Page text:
Pinched Nerve Q&A
What is a pinched nerve?
When too much pressure is applied to a nerve or set of nerves by surrounding tissues, the nerve’s function is affected and can result in pain, weakness, or tingling. A pinched nerve may be a result of compression, constriction, or stretching.
A pinched nerve can occur at various sites in the body, most commonly in the back. The sciatic nerve begins on each side of your lower spine and runs deep inside your buttocks, through your legs, and ends in your feet. These nerves are the largest single nerves in your entire body and connect your spinal cord with the muscles in your feet and legs.
What are the symptoms of a pinched nerve?
- Radiating pain, such as sciatica
- Numbness or limited sensation in the area by the nerve
- Sharp pain which may emit outward from the pain site
- Pins and needles sensation
- Sensation that a body part has “fallen asleep”
- Muscle weakness in the affected area
In most cases, a pinched nerve is easy for Dr. Lloydine Jacobs to diagnose because the pain you’re experiencing radiates along the path of your nerve. Ignoring these symptoms can result in irreversible nerve damage and permanent injury if untreated.
What causes pinched nerve symptoms?
You can develop a pinched nerve for a variety of reasons, including spinal issues like a herniated disc where a spinal disc compresses the nerve root. Symptoms can arise from holding your body in one position for extended period of time, such as keeping elbows bent while sleeping. Other causes include repetitive motion of one body part leading to pressure on a nerve. Some symptoms can worsen with certain motions, such as turning your head or straining your neck.
Other factors that increase your risk of pinched nerve include:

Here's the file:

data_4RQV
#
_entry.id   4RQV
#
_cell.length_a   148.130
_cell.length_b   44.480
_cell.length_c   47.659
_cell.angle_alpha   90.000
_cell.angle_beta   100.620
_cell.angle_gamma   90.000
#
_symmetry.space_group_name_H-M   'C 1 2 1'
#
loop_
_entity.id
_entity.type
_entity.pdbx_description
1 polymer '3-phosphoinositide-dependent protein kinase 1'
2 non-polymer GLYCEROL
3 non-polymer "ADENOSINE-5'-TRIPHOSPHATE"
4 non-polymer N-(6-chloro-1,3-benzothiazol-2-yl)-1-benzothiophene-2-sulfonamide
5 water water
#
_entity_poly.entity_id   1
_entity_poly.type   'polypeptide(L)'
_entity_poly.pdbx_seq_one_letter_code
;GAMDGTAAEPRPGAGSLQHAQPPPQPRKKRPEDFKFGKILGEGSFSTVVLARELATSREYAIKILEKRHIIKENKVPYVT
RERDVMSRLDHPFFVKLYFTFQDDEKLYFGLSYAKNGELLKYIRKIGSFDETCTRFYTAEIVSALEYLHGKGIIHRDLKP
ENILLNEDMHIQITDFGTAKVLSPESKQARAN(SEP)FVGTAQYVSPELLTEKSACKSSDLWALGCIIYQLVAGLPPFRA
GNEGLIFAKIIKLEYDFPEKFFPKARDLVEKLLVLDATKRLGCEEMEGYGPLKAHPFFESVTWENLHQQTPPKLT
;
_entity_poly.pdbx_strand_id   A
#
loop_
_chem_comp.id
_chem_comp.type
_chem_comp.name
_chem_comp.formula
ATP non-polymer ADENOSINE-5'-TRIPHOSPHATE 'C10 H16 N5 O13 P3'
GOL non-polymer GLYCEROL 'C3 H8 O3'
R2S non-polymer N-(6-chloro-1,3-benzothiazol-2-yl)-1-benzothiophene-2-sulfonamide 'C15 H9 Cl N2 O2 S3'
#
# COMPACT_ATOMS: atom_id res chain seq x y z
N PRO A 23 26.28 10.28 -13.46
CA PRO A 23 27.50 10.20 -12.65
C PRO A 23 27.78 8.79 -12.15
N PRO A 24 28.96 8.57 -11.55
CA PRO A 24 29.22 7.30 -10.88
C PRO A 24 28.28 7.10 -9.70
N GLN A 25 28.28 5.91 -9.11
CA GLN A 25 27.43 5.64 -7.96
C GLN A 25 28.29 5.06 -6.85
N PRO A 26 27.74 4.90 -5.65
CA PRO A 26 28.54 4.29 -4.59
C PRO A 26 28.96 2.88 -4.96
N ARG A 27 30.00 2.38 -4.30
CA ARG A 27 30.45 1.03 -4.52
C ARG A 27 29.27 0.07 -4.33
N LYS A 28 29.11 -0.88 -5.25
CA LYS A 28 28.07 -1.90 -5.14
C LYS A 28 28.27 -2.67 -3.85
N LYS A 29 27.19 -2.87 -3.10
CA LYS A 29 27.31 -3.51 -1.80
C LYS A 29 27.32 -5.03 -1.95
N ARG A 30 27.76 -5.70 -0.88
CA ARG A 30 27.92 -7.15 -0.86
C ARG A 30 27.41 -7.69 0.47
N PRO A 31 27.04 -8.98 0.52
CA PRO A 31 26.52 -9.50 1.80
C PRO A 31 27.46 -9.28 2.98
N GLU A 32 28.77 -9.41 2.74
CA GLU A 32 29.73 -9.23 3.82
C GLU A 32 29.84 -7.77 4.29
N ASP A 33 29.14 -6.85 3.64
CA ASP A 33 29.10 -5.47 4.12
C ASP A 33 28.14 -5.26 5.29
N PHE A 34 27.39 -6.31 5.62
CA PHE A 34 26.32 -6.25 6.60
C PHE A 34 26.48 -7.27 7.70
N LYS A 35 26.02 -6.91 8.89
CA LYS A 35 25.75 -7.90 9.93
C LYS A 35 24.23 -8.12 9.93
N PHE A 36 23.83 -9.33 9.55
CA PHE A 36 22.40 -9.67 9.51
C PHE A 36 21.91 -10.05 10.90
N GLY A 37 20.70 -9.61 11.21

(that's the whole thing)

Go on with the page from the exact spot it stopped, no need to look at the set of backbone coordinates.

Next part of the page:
- Rheumatoid arthritis
- Sports activities
- Physical hobbies
- Repetitive motion
Common pinched nerve treatments include:
- Prescriptions like muscle relaxants, anti-inflammatories, and pain relievers
- Hot and cold compresses
- Massage therapy, spinal manipulation, and physical therapy
- Steroid injections or nerve blocks
- Regenerative spine and joint injections
- Minimally invasive spinal surgery
How is a pinched nerve diagnosed and treated?
To treat your pinched nerve, Dr. Lloydine Jacobs conducts a full physical examination to identify the cause of your pain. Based on your diagnosis, she creates a personalized approach to relieve your symptoms and reduce your inflammation.
Depending on the severity, Dr. Lloydine Jacobs may recommend ultra-minimally invasive surgery. If untreated the pressure can continue, and chronic pain or permanent nerve damage can occur. Dr. Lloydine Jacobs approaches these conditions with preventative treatment to avoid major injury or surgery.
In addition to medical treatments for a pinched nerve, Dr. Lloydine Jacobs might also recommend lifestyle changes designed to improve your posture and body mechanics, nutritional counseling for weight management, and/or more physical activity to improve your back health.